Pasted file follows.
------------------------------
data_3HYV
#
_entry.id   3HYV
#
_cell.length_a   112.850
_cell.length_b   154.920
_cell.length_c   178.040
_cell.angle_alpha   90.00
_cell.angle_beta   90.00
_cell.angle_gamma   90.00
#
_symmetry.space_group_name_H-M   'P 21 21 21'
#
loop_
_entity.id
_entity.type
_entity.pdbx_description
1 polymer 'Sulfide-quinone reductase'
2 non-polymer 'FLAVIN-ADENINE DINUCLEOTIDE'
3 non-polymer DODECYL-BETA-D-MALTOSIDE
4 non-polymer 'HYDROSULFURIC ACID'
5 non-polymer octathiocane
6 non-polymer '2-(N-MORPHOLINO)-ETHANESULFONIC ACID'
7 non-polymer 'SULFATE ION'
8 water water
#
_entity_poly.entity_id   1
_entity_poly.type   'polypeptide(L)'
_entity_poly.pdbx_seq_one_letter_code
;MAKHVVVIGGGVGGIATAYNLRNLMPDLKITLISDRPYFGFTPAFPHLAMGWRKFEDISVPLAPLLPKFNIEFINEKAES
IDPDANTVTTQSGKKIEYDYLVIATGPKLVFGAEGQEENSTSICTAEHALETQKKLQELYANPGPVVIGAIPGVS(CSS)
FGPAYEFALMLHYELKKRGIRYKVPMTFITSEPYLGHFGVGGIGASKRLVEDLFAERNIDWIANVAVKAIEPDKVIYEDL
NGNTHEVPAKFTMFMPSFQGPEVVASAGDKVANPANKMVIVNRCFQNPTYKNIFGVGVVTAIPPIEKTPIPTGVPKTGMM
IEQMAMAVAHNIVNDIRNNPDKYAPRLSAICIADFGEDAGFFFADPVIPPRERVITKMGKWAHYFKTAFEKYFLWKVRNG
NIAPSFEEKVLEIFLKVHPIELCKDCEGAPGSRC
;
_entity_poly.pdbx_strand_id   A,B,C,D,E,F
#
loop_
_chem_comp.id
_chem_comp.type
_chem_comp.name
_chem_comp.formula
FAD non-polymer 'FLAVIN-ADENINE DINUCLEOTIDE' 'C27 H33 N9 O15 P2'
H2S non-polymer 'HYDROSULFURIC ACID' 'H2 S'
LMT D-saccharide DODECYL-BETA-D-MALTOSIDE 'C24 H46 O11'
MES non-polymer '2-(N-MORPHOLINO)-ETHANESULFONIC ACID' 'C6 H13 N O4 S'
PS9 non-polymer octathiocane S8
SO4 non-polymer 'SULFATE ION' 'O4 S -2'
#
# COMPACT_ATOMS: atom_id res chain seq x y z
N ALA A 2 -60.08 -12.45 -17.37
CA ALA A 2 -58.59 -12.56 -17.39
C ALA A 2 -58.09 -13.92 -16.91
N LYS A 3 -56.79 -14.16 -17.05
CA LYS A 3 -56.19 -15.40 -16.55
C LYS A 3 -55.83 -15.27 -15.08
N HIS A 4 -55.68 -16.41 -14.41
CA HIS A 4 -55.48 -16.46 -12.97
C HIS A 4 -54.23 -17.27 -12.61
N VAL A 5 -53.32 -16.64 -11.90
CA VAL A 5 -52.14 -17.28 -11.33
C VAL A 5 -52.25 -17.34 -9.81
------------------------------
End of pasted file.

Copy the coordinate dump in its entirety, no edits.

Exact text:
data_3HYV
#
_entry.id   3HYV
#
_cell.length_a   112.850
_cell.length_b   154.920
_cell.length_c   178.040
_cell.angle_alpha   90.00
_cell.angle_beta   90.00
_cell.angle_gamma   90.00
#
_symmetry.space_group_name_H-M   'P 21 21 21'
#
loop_
_entity.id
_entity.type
_entity.pdbx_description
1 polymer 'Sulfide-quinone reductase'
2 non-polymer 'FLAVIN-ADENINE DINUCLEOTIDE'
3 non-polymer DODECYL-BETA-D-MALTOSIDE
4 non-polymer 'HYDROSULFURIC ACID'
5 non-polymer octathiocane
6 non-polymer '2-(N-MORPHOLINO)-ETHANESULFONIC ACID'
7 non-polymer 'SULFATE ION'
8 water water
#
_entity_poly.entity_id   1
_entity_poly.type   'polypeptide(L)'
_entity_poly.pdbx_seq_one_letter_code
;MAKHVVVIGGGVGGIATAYNLRNLMPDLKITLISDRPYFGFTPAFPHLAMGWRKFEDISVPLAPLLPKFNIEFINEKAES
IDPDANTVTTQSGKKIEYDYLVIATGPKLVFGAEGQEENSTSICTAEHALETQKKLQELYANPGPVVIGAIPGVS(CSS)
FGPAYEFALMLHYELKKRGIRYKVPMTFITSEPYLGHFGVGGIGASKRLVEDLFAERNIDWIANVAVKAIEPDKVIYEDL
NGNTHEVPAKFTMFMPSFQGPEVVASAGDKVANPANKMVIVNRCFQNPTYKNIFGVGVVTAIPPIEKTPIPTGVPKTGMM
IEQMAMAVAHNIVNDIRNNPDKYAPRLSAICIADFGEDAGFFFADPVIPPRERVITKMGKWAHYFKTAFEKYFLWKVRNG
NIAPSFEEKVLEIFLKVHPIELCKDCEGAPGSRC
;
_entity_poly.pdbx_strand_id   A,B,C,D,E,F
#
loop_
_chem_comp.id
_chem_comp.type
_chem_comp.name
_chem_comp.formula
FAD non-polymer 'FLAVIN-ADENINE DINUCLEOTIDE' 'C27 H33 N9 O15 P2'
H2S non-polymer 'HYDROSULFURIC ACID' 'H2 S'
LMT D-saccharide DODECYL-BETA-D-MALTOSIDE 'C24 H46 O11'
MES non-polymer '2-(N-MORPHOLINO)-ETHANESULFONIC ACID' 'C6 H13 N O4 S'
PS9 non-polymer octathiocane S8
SO4 non-polymer 'SULFATE ION' 'O4 S -2'
#
# COMPACT_ATOMS: atom_id res chain seq x y z
N ALA A 2 -60.08 -12.45 -17.37
CA ALA A 2 -58.59 -12.56 -17.39
C ALA A 2 -58.09 -13.92 -16.91
N LYS A 3 -56.79 -14.16 -17.05
CA LYS A 3 -56.19 -15.40 -16.55
C LYS A 3 -55.83 -15.27 -15.08
N HIS A 4 -55.68 -16.41 -14.41
CA HIS A 4 -55.48 -16.46 -12.97
C HIS A 4 -54.23 -17.27 -12.61
N VAL A 5 -53.32 -16.64 -11.90
CA VAL A 5 -52.14 -17.28 -11.33
C VAL A 5 -52.25 -17.34 -9.81